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Mecum Auctions St. Charles, IL ENGLISH #S53-1956 MORRIS MINOR TRAVELLER Custom Woody wagon. S/N FLE11401825. Black & wood/black vinyl. RHD. Odo: 73,189 miles. 350-ci supercharged V8, 2x4-bbl, auto. All tube frame, nitrous injection, 4-wheel disc brakes. Lots of aluminum inside drag race interior with right-hand drive. Decent paint with racer-typical panel fit. Converted in England by Mike Sinclair and won “British Hot Rod of the Year” in 1997. Hot solidly. Cond: 1-. SOLD AT $55,125. A very nice restoration on a convertible sedan. This needed nothing to be used or shown, and with the quality of the work done, it can be considered a decent deal at this price. #F223-1955 CHEVROLET 210 Resto- Mod 2-dr sedan. S/N B55K109007. Gray & pearl tangerine/gray leather. 540-ci V8, 4-bbl, 6-sp. Full custom resto-mod with fabulous pearl paint, smooth and sculpted firewall, and Wheels built a model of this car in 2001. Cond: 3. SOLD AT $18,900. Last seen at BarrettJackson's Scottsdale event in January '03, where it sold at $16,200 (SCM# 30168). This car originally came with a 49-ci 4-cylinder that had a top speed of around 66 mph with a quarter mile time in the high 26-second range. This one does it in nine seconds, and would require both extreme bravery and a healthy dose of mental instability. More expensive to duplicate, but market pricing nonetheless. GERMAN #F7-1974 PORSCHE 914 targa. S/N 4742919443. Green/black. Odo: 66,061 miles. Cracks, chips, and surface rust bubbles visible. Huge broken area at body filler-blended rear spoiler. Flared wheelwells to accommodate shield. The first “Swiss Cheese” frame factory race car of 14 built. Black steel wheels, radio and heater delete. Engine clean and restored. Cond: 2+. SOLD AT $451,500. Good quality restoration of a legendary factory drag car, and an icon from the GM factory racing days when “Win on Sunday, Sell on Monday” was the motto. This was the high sale of the auction, and deservedly so due to both rarity and condition. #F69-1965 FORD MUSTANG coupe. S/N 5F07C270976. White/black vinyl. Odo: 33,661 miles. 289-ci V8, 2-bbl, auto. Where to start? Dull paint and filler crumbling from front edge of driver's door, front fender misfit and rusted through on top. Chrome and trim horrible, front bumper and grille missing bolts and loose. chrome radiator and support. Undercarriage fully detailed and frame fully boxed. Dyno docs show an honest 746 hp. Cond: 1. SOLD AT $99,750. This was the nicest '55 Chevy 2door post custom I'd seen in a long time. The 746-hp engine will necessitate short trips only, but those short trips will undoubtedly be a lot of fun. Still, this can be considered well sold in this market. #F218-1963 CHEVROLET NOVA SS 2- dr hard top. S/N 304370141309. Red/black vinyl. Odo: 33,591 miles. 283-ci V8, 4-bbl, auto. Nice paint and chrome on rotisserie restoration. Upgraded front disc brakes with dual master cylinder. Claimed COPO car with V8 installed from new. Panel fit and paint shows well, brightwork finished to a high Rusted holes in right floor, interior chrome pitted or worn off, radio missing. Custom steering wheel missing horn cap, three different tires fitted, claimed rebuilt engine with chrome kit. Extra holes in front for more emblems. Cond: 4-. SOLD AT $2,600. My Fright Pig of the Month candidate. There were not enough decent parts to even use it as a parts car. Well sold even at this no-reserve bid. #F238-1965 CHEVROLET CORVETTE convertible. S/N 194675S122868. Glen Green/ white vinyl/white vinyl. Odo: 3,456 miles. 327ci 350-hp V8, 4-bbl, 4-sp. Nice recently redone paint shows some waves at rear above taillights. Cragar mag wheels. Rear shock towers show lots of peeling paint and undercoating. Rustedthrough floor pans and invisible floor braces. Cond: 4-. SOLD AT $5,300. Even with the $5,000 that the sign said was spent on a recent engine rebuild, this 914 was at the tail end of its useful existence. Very well sold, considering the needs noted. AMERICAN #S198-1940 MERCURY convertible sedan. S/N 167672. Maroon/tan cloth/brown leather. Odo: 46,131 miles. Very good paint, new top. Some bubble delamination on side glass, all new fuzzies and weatherstripping. Good chrome and trim, clean engine compartment with good attention to detail. Doors close 80 standard. Cond: 2+. SOLD AT $26,250. Last seen at Auctions America's Raleigh Classic in December '07, where it sold at $32,440 (SCM# 47940). As noted when this car crossed the block before, while rare, the 283/Powerglide combination isn't an earth shaker. That said, it was finished to a high standard, and my wife loved it. Well sold at this price. TOP 10 No. 6 #S88-1963 PONTIAC CATALINA Swiss Cheese 2-dr hard top. S/N 383P96968. Silver & beige/blue cloth. Odo: 10 miles. 421-ci V8, 2x4-bbl, 4-sp. Some paint chips and buff through on door edges. Plexiglass fitted all around, including wind Recently replaced top, interior still smells new. Factory-detailed engine with surface rust on exhaust manifolds. All new chrome. Cond: 2+. SOLD AT $52,500. One of 4,716 fitted with the L79 350-hp small-block in 1965. This car showed few needs, and it would have made an excellent usable driver. Cheap money for an example in this shape. Well bought. TOP 10 No. 7 #S97-1967 CHEVROLET CAMARO RS/SS Nickey Stage III coupe. S/N 124377N184950. Tahoe Turquoise/ black vinyl. Odo: 64,940 miles. 427-ci V8, Sports Car Market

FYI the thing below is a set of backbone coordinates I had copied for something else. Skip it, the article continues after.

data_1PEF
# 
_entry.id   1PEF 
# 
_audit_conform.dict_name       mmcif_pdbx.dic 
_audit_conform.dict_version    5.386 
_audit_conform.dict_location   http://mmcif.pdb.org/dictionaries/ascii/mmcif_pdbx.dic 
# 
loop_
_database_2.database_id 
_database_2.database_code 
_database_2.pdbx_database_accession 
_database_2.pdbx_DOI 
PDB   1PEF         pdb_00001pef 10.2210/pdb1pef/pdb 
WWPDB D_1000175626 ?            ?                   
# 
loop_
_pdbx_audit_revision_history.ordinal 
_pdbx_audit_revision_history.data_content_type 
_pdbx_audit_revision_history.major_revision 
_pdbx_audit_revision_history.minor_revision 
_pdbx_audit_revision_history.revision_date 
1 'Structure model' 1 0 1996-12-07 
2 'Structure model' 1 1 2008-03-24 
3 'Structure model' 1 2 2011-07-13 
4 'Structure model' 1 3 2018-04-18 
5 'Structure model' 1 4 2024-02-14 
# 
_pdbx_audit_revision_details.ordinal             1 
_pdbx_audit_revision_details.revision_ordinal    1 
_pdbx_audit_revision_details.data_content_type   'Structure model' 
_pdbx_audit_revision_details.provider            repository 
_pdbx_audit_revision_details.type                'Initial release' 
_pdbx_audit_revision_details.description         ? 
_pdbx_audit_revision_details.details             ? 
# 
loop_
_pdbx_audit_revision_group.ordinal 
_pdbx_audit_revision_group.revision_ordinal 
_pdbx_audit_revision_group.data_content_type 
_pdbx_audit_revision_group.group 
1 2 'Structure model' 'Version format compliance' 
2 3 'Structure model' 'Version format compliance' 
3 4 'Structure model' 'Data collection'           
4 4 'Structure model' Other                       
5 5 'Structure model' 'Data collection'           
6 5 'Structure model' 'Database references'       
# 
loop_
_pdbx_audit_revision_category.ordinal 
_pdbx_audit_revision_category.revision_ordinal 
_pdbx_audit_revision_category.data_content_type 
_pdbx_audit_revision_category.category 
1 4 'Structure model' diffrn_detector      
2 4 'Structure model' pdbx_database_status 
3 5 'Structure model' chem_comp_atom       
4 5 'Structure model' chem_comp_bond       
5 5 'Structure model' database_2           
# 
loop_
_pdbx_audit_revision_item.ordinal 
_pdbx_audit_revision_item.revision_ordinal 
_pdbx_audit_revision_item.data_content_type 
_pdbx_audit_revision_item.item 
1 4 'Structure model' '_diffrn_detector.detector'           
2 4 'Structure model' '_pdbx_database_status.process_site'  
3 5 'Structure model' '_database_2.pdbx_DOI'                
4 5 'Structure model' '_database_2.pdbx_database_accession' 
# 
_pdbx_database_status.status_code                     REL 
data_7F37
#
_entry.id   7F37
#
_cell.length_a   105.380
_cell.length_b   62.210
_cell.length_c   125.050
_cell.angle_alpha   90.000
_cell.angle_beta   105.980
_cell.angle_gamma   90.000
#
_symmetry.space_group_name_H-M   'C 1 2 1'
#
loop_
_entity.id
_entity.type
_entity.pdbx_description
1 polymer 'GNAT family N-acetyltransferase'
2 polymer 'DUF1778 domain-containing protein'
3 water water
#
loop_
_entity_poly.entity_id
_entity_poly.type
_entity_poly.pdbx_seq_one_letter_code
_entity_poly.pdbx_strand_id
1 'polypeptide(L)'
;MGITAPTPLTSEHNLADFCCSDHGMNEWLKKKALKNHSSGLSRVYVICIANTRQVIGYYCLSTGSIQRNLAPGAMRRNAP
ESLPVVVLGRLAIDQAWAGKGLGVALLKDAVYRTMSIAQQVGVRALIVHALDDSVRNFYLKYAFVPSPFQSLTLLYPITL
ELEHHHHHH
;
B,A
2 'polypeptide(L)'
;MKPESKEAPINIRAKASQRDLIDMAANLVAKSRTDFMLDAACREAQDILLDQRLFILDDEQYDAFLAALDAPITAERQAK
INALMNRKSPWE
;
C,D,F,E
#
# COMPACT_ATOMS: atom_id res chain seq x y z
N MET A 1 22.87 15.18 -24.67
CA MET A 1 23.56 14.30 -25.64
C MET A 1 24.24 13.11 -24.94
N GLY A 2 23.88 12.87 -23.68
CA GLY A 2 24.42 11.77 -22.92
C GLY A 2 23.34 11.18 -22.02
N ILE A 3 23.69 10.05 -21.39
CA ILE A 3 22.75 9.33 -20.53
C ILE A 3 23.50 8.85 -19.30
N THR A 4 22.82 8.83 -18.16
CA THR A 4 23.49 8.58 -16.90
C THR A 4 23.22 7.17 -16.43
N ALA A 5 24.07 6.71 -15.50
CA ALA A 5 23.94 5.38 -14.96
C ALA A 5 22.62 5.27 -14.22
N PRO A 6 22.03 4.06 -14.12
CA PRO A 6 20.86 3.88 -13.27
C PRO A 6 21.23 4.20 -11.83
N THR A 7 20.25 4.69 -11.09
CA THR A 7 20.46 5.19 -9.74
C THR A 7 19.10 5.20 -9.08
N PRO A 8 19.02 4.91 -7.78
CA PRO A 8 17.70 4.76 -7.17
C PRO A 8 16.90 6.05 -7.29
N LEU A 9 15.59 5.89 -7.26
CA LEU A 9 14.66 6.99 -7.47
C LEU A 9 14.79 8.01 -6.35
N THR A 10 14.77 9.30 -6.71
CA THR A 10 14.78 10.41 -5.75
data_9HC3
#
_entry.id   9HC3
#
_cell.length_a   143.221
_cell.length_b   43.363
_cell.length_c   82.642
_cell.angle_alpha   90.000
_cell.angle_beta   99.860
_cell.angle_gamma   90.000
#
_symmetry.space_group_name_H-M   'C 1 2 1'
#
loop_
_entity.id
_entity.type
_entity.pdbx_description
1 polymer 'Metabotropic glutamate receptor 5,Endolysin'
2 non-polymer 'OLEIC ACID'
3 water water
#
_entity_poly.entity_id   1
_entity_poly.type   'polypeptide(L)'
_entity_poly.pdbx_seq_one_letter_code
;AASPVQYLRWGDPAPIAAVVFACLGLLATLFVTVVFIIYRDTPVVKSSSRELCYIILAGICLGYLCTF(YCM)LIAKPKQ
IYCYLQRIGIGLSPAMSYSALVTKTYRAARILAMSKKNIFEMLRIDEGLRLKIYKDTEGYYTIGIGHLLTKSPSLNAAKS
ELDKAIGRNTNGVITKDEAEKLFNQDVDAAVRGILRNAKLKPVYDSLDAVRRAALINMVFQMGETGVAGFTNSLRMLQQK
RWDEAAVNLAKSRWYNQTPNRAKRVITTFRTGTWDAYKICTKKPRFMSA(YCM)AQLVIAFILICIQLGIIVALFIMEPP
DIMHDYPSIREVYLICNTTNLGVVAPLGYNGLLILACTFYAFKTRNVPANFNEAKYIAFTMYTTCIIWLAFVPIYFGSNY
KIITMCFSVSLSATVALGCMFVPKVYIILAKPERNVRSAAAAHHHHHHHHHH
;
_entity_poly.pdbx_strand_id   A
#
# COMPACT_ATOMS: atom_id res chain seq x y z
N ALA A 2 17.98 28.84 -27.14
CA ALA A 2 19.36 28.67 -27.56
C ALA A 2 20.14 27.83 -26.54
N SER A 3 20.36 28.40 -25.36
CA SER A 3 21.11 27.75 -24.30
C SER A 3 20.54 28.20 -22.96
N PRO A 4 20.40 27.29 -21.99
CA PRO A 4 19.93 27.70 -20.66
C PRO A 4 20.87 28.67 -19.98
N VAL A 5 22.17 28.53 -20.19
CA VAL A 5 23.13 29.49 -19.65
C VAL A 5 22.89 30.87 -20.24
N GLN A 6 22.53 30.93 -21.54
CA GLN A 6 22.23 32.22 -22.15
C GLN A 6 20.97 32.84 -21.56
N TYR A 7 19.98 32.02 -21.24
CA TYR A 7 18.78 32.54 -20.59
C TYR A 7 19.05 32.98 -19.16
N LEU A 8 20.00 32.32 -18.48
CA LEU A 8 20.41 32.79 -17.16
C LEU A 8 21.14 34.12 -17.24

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Mecum Auctions St. Charles, IL (SCM# 117585). I'm not generally a fan of these winged cars, but this was a nice one, and the sale price was indicative of that. That said, I'm willing to bet this seller wishes he'd cut it loose back in August. #S173-1969 CHEVROLET CAMARO 3x2-bbl, 4-sp. No-expense-spared restoration to very high and correct standards, with only minor steering wheel restoration flaws to detract. Original down to Bill Thomas traction bars made exclusively for Nickey Chevrolet. One of 17 built, and one of three fitted with the L89 435-hp aluminum head big-block. Won the Supercar Class at the Milwaukee Masterpiece Concours d'Elegance in August. Cond: 1. SOLD AT $446,250. This car came with documentation from Nickey's former employees who had prepped the original cars, and it was verified by Don Swiatek, who was the manager of high performance cars and parts at Nickey when these cars were being converted. This was pretty close to a half-million dollars for a Camaro... but this was no ordinary Camaro. #F284-1969 AMC AMX coupe. S/N A93M397X180002. Red/black vinyl. Odo: 32,932 miles. 390-ci V8, 4-bbl, 4-sp. Fittedwith a/c and Go Package. Looks to be mostly original paint with some chips and nicks; left front fender and hood rubbed through at edges. Original interior still shows well despite light wear. Engine is Yenko coupe. S/N 124379N615454. Yellow/ black vinyl. Odo: 332 miles. 427-ci V8, 4-bbl, 4-sp. Chips and touch-ups in paint, fender gaps off under A-pillar, apparent rust repair visible under windshield on both sides. Driver's door fits wide at rear. Engine compartment detailed to as-new specs and it is said to have a datecoded rebuilt engine. One of 170 4-speed Chevelle convertible. Sure, this was a fake LS6, but it was a really nice one. This price was a lot more expensive than you'd expect a 350 Malibu convertible to be, but it was still less than a real drop-top LS6. Regardless, it'll never be the real thing, and it was well sold at this price. #S75-1974 PONTIAC TRANS AM SD 455 coupe. S/N 2V87X4N153013. Red/black vinyl. Odo: 29,581 miles. 455-ci V8, 4-bbl, auto. Fitted with a/c, tilt wheel, and tinted glass. Decent repaint with some visible flaws, including cracking at front bumper. Chassis undercoated, some cracked weatherstripping. Clean interior with cloth buckets and speakers cut into rear package Yenko Camaros built in 1969. Cond: 2. SOLD AT $250,000. A bit of an auction frequent flyer. Last seen at Mecum's Des Moines sale in July '08, where it failed to sell at $260,000 (SCM# 117724). Seen before that at Mecum's St. Charles auction in October '07, at that time a no-go at $245,000 (SCM# 47044). Said to be an original, documented Yenko that was sold new at Marshall Chevrolet in Pennsylvania. The market has spoken on this example, and this seller was wise to let it go at this price. #U48-1969 FORD TORINO GT fastback. “car wash” clean with very rusty master cylinder. Solid floor pans, said to be original mileage with numbers-matching drivetrain. Cond: 3+. SOLD AT $31,500. A rather rare 4-speed Go Package AMX with low miles and a/c that looked honest and correct and was painted in an appealing red and white. This money was just a bit high for a car in this condition, but not by much. Well bought and sold. #S122-1969 DODGE DAYTONA 2-dr hard top. S/N XX29L9B390024. Hemi Orange & white/black vinyl. Odo: 20,319 miles. 440-ci V8, 4-bbl, 4-sp. Some dust in front paint, better than average headlight and snout fit. Good chrome and trim, wide driver's door gap. Well restored throughout using correct components. Numerous articles and awards. Cond: 1-. SOLD AT $150,150. Last seen at RM's Monterey sale in August '08, where it failed to sell at $160,000 S/N 9A425293709. Blue & white/white vinyl. Odo: 30,368 miles. 390-ci V8, 4-bbl, auto. Paint shows some dust, scratches, poor masking, and chips. Variable panel gaps, both sides of body wavy. Door handles pitting, rear trim dull. Driver's seat torn and cracked on back, tray, loose plastic drip rails, and missing emergency brake release handle. Said to have original miles. Cond: 2-. SOLD AT $54,600. Offered with the original build sheet... always look in the glove box. For what it's worth, this car failed emission tests twice in 2002 and doesn't appear to be legal until it passes. That aside, it was in nice shape overall, and being one of only 212 SD versions built in '74, the price paid was fair for both parties. #S99.1-2009 CHEVROLET CORVETTE ZR1 coupe. S/N 1G1YRZ6R195800048. Red/ black leather. Odo: 7 miles. 6.2-liter 638-hp supercharged V8, 6-sp. The 48th ZR1 built, still new in wrapper. Excellent paint, trim, and interior. Factory tag says 20 mpg. The “Blue Devil” has arrived. Cond: 1. SOLD AT $137,500. On other seats dirty. Dash shows an empty hole where radio used to be, gauge pack mounted below with multiple bare wires hanging loose. Engine compartment shows use, a/c unit fitted but wiring disconnected. Cond: 3-. SOLD AT $9,250. Barfsky & Mutch? This was very large money for this car... Someone must have liked the custom paint a lot more than I did. #S219-1970 CHEVROLET CHEVELLE SS 454 LS6 Replica convertible. S/N 136670B161426. Maroon & white/white vinyl/ white vinyl. Odo: 139 miles. 454-ci V8, 4-bbl, 4-sp. Fresh body-off replica LS6 Chevelle with good paint and chrome. Fitted with Cowl Induction hood and correct SS wheels and Firestone Wide Oval tires. Clean reproduction interior, unmarked new top. Cond: 2+. SOLD AT $68,250. Started life as a 350-ci V8 82 top of the $102,450 base price, the 3ZR premium equipment group adds $10,000, chrome wheels add $2,000, the gas guzzler tax tacks on $1,700, and the destination fee totals $850... bringing the total sticker to $117,000. This car went to $133k and it was stalled by the reserve until the bidder jumped his own bid to buy it at this price. While this might seem expensive, limited supply and high demand will likely keep prices high in the near future. ♦ Sports Car Market